Is it ok to accept a MIPR DC with two lines for two separate contracts? Which guidance supports the answer.
While no specific guidance expressly prohibits multiple contracts on the same MIPR, one can infer from standard DD Form 448 (MIPR) instructions that the answer to the question is “no.” DFAR supplement PGI 253.208-1 instructions for block nine read, “Normally restrict a MIPR to one major end item, including its required spare parts, ground support equipment, and similar related items. For other than major end items, limit MIPRs to items within a single Federal supply class when possible.”
Note that MIRP section 14 captures Accounting Classification Reference Numbers (ACRN). If the sender uses the ACRN construct cited in DFAR Supplement PGI 204.7107 (under the Uniform Contract Line Item Numbering System), by definition the MIPR is limited to a single contract action because each ACRN is a separately identifiable line/subline under the same contract.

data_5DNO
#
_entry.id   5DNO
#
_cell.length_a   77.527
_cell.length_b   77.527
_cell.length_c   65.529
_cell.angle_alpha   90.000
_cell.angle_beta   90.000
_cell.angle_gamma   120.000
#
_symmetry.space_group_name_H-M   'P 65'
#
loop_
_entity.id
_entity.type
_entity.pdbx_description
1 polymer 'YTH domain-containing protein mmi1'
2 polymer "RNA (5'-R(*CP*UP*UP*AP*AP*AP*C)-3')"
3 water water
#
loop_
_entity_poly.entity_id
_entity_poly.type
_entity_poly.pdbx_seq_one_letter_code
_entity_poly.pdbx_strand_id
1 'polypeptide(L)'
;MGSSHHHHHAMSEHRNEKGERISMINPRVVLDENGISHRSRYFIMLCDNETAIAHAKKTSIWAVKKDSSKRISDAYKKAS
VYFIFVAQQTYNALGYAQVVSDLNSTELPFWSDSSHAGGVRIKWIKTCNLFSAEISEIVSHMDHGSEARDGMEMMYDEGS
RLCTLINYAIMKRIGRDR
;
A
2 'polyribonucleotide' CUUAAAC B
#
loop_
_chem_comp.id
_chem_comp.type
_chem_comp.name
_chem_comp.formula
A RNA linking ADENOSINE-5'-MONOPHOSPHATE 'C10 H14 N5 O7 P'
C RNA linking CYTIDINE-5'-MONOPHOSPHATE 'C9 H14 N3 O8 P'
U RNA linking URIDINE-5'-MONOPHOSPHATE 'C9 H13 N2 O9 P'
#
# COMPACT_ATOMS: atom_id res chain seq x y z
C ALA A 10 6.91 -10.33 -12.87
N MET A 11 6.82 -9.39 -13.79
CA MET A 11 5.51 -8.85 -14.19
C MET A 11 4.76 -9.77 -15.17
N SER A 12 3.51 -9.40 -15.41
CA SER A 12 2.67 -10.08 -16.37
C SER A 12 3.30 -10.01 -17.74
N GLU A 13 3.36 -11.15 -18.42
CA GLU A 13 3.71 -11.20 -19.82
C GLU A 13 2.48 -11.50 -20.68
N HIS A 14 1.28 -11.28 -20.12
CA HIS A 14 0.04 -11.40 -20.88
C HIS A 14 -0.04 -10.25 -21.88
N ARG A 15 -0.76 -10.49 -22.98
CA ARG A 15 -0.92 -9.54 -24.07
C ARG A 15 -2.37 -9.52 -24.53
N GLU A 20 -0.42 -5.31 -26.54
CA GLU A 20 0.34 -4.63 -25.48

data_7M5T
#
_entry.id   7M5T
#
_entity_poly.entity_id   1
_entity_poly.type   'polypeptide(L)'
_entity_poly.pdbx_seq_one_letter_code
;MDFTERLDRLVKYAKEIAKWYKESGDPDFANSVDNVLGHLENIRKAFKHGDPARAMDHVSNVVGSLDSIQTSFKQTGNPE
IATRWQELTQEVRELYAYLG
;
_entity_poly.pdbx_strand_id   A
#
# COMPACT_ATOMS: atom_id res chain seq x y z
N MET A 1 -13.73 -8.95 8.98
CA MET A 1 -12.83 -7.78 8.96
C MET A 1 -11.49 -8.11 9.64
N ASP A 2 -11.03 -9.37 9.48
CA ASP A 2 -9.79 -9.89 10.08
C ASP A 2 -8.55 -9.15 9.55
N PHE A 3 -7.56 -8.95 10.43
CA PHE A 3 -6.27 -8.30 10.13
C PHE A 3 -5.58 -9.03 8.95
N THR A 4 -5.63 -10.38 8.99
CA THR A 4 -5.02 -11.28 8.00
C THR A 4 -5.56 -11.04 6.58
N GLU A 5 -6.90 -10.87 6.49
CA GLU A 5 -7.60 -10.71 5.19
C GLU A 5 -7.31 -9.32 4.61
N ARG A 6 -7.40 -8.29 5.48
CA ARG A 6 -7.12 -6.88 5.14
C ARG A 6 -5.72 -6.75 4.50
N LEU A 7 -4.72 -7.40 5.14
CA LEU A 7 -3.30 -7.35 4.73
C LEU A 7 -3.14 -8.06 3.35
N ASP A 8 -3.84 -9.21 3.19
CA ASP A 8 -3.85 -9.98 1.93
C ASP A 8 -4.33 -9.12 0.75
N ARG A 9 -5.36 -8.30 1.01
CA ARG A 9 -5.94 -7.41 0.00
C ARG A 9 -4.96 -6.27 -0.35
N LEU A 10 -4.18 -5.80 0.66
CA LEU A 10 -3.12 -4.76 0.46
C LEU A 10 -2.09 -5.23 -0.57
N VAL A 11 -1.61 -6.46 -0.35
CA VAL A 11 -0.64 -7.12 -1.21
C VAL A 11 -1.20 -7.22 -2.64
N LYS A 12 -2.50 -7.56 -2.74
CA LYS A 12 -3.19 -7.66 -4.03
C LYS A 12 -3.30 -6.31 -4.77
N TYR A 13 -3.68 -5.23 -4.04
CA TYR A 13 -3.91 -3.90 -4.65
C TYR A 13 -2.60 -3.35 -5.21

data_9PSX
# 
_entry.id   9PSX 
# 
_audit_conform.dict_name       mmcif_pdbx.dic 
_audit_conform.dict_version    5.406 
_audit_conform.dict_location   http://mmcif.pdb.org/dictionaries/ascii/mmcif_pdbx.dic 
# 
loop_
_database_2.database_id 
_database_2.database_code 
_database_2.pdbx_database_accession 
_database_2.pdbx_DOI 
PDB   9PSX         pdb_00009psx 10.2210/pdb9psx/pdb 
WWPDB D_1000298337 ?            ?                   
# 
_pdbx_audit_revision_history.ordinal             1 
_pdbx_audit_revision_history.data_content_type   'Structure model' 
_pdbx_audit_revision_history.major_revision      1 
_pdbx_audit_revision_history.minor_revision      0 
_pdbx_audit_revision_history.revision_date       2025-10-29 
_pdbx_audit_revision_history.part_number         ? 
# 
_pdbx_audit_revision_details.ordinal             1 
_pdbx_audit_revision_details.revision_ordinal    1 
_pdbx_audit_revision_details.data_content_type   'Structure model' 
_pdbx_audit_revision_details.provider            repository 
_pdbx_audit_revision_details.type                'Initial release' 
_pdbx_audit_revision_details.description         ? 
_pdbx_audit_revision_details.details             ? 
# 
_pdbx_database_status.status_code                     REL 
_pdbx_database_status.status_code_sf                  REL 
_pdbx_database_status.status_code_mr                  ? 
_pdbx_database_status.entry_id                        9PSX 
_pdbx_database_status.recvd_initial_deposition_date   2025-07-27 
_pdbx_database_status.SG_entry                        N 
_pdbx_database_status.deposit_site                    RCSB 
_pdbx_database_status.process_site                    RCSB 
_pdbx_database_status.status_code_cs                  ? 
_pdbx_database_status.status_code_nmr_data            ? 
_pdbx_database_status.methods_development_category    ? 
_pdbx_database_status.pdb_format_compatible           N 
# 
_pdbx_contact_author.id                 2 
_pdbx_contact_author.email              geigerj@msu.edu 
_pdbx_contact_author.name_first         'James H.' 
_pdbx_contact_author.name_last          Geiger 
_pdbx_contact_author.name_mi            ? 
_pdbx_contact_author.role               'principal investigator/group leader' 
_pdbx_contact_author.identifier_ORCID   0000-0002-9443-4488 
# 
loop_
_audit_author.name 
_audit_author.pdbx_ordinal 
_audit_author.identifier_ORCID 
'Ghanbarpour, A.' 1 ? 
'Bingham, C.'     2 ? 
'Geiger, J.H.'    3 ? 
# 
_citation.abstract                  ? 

Many organizations have developed local, fillable pdf versions of the DD Form 448, some that limit ACRNs to a single entry and some that force the sending activity to choose between citing the line of accounting as either direct or reimbursable; it offers no choice for a combination of the two.
That said, many version of the MIPR expand the blocks, provide the sending activity sufficient space to have multiple combinations of entries and have detailed instructions to the receiving activity for most any combination of needs of the sending activity, e.g., multiple funding lines for multiple contracts, direction to cite direct or reimbursable.
From a practical standpoint, providing funding for more than one contact on the same document can easily be a recipe for confusion. It can be an administrative nuisance because neither funding stream is purely linear (links in a single chain); the document now splits from one path into two. Since the receiving activity must formally accept the MIRP, it can easily ask the sending activity to separate the contract funding into separate documents, if only to support a clearer and cleaner audit trail